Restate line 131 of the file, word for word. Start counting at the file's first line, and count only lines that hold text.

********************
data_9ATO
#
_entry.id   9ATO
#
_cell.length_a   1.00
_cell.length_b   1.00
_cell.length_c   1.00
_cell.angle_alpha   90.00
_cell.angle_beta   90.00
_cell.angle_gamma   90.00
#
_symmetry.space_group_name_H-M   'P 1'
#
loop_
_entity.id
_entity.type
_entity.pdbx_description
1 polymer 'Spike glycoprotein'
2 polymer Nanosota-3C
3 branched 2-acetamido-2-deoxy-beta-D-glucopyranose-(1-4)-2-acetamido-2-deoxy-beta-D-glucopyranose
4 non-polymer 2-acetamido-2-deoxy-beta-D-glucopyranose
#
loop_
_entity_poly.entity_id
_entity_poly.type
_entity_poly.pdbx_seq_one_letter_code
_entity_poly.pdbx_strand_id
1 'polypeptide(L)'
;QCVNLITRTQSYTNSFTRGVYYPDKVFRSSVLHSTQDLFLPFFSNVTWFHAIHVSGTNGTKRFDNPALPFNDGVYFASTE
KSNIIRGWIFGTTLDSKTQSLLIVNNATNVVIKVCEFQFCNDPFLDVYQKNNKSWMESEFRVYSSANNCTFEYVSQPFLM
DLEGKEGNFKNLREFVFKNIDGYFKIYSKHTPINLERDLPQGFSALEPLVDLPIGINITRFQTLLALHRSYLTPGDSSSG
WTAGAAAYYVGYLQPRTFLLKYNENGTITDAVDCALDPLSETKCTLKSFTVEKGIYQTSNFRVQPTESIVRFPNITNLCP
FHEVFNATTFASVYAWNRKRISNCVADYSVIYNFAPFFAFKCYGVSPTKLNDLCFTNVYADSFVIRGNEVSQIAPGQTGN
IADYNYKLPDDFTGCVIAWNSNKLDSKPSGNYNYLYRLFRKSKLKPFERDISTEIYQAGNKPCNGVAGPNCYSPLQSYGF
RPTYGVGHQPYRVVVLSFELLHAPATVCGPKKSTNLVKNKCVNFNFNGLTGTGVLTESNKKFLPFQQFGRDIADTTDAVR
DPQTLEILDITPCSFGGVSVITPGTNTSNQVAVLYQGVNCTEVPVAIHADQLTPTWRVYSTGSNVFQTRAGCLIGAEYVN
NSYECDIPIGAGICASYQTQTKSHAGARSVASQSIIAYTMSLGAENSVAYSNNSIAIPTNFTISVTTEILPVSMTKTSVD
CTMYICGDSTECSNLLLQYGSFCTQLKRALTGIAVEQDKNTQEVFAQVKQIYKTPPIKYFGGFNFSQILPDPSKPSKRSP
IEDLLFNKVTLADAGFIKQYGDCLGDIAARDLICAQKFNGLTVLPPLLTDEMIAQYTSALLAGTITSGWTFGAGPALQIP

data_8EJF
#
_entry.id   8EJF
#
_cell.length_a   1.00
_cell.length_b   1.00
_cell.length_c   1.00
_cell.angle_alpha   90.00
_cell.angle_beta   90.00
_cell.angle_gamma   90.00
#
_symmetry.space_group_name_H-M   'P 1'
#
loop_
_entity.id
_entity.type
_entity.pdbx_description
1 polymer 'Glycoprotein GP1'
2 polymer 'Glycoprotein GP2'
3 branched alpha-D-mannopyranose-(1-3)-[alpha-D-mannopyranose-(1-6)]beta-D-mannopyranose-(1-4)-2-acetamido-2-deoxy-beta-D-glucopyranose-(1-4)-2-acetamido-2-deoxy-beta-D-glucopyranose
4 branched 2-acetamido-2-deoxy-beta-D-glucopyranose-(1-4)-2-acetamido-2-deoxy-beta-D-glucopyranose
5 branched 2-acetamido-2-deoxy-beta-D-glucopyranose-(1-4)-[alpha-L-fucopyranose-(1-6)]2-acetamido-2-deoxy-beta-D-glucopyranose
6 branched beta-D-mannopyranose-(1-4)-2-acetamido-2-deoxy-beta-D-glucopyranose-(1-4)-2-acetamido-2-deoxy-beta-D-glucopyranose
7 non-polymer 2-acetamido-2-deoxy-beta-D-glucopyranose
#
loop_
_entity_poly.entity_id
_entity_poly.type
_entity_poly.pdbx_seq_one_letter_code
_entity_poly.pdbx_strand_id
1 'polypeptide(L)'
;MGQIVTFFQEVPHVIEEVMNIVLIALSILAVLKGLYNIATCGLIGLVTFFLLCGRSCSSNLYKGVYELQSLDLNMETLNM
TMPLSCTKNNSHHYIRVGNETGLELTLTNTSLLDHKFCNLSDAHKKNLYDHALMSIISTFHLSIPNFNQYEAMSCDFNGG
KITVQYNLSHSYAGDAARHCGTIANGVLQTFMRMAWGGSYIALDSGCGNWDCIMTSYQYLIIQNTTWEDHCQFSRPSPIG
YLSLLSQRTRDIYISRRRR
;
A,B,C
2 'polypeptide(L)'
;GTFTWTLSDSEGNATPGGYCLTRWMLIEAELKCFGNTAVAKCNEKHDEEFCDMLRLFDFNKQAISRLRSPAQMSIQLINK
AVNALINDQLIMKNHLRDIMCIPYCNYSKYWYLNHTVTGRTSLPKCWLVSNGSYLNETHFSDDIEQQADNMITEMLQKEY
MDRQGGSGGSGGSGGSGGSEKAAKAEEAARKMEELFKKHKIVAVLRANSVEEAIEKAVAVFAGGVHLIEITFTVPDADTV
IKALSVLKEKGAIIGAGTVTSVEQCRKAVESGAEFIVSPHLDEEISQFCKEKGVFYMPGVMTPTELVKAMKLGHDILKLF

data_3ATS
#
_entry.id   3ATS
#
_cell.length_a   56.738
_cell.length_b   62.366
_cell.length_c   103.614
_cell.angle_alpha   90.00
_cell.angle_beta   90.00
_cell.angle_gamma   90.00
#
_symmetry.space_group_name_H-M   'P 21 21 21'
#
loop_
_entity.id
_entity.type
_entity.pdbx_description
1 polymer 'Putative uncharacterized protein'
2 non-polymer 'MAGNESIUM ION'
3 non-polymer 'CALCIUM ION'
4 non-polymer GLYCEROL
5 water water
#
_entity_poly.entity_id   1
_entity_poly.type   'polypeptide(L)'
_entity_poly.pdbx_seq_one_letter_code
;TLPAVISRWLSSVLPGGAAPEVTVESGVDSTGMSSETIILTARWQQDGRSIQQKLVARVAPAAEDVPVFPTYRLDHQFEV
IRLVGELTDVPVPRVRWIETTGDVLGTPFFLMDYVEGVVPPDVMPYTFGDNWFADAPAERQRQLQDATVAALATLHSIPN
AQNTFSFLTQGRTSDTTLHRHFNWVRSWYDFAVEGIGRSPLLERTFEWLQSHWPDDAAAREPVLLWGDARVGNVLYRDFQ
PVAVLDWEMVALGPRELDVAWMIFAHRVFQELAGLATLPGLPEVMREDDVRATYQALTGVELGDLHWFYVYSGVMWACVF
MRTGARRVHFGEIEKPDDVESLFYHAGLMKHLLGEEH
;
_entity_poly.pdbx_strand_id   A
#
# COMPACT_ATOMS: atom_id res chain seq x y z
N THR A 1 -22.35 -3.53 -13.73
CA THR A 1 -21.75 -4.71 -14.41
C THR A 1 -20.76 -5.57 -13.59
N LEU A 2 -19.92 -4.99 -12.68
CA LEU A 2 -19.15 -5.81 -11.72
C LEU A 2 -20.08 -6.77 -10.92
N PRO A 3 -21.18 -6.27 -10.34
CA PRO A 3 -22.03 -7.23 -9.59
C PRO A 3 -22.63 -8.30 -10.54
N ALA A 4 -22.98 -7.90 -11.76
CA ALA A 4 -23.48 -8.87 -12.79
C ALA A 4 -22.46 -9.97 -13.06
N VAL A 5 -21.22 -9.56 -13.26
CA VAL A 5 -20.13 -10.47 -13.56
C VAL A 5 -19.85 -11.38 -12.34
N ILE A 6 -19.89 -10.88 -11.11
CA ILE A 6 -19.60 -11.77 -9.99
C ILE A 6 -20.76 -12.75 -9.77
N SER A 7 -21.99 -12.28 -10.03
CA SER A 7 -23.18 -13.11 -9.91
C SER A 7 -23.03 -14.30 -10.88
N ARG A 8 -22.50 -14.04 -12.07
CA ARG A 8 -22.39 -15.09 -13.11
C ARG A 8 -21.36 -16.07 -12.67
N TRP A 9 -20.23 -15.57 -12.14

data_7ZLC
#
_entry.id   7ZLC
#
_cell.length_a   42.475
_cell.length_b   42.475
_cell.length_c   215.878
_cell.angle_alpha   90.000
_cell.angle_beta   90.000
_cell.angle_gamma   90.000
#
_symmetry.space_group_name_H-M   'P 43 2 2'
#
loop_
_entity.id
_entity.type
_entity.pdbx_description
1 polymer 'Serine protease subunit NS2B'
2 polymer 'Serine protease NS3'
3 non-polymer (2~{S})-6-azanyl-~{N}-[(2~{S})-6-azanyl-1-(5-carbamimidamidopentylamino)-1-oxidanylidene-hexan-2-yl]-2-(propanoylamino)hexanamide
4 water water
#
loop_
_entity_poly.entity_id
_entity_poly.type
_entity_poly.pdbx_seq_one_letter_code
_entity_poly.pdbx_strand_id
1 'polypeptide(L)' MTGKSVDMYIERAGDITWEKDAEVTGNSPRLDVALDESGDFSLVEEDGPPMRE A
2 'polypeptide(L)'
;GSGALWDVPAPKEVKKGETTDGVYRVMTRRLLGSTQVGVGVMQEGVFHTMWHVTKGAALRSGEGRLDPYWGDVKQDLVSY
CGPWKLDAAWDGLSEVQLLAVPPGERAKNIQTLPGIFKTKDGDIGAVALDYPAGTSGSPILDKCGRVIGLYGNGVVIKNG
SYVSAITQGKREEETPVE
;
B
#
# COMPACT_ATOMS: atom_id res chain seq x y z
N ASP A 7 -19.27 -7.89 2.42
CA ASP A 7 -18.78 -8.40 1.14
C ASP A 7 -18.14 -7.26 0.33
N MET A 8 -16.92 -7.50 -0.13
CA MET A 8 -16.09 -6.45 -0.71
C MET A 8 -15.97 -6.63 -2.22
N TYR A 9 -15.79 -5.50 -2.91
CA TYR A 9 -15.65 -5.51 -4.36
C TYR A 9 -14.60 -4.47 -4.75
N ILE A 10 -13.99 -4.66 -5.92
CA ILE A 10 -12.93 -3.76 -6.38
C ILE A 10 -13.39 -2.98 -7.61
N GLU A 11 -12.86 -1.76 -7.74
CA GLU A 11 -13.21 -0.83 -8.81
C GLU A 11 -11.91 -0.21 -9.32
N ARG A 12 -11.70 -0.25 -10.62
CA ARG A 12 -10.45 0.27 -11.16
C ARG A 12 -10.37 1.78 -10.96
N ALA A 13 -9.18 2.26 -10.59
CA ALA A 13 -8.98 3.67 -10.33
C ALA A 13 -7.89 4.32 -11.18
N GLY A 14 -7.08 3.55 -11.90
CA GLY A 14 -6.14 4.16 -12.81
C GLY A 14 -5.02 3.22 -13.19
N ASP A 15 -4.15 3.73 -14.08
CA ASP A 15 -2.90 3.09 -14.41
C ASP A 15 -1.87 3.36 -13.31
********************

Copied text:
C VAL A 5 -19.85 -11.38 -12.34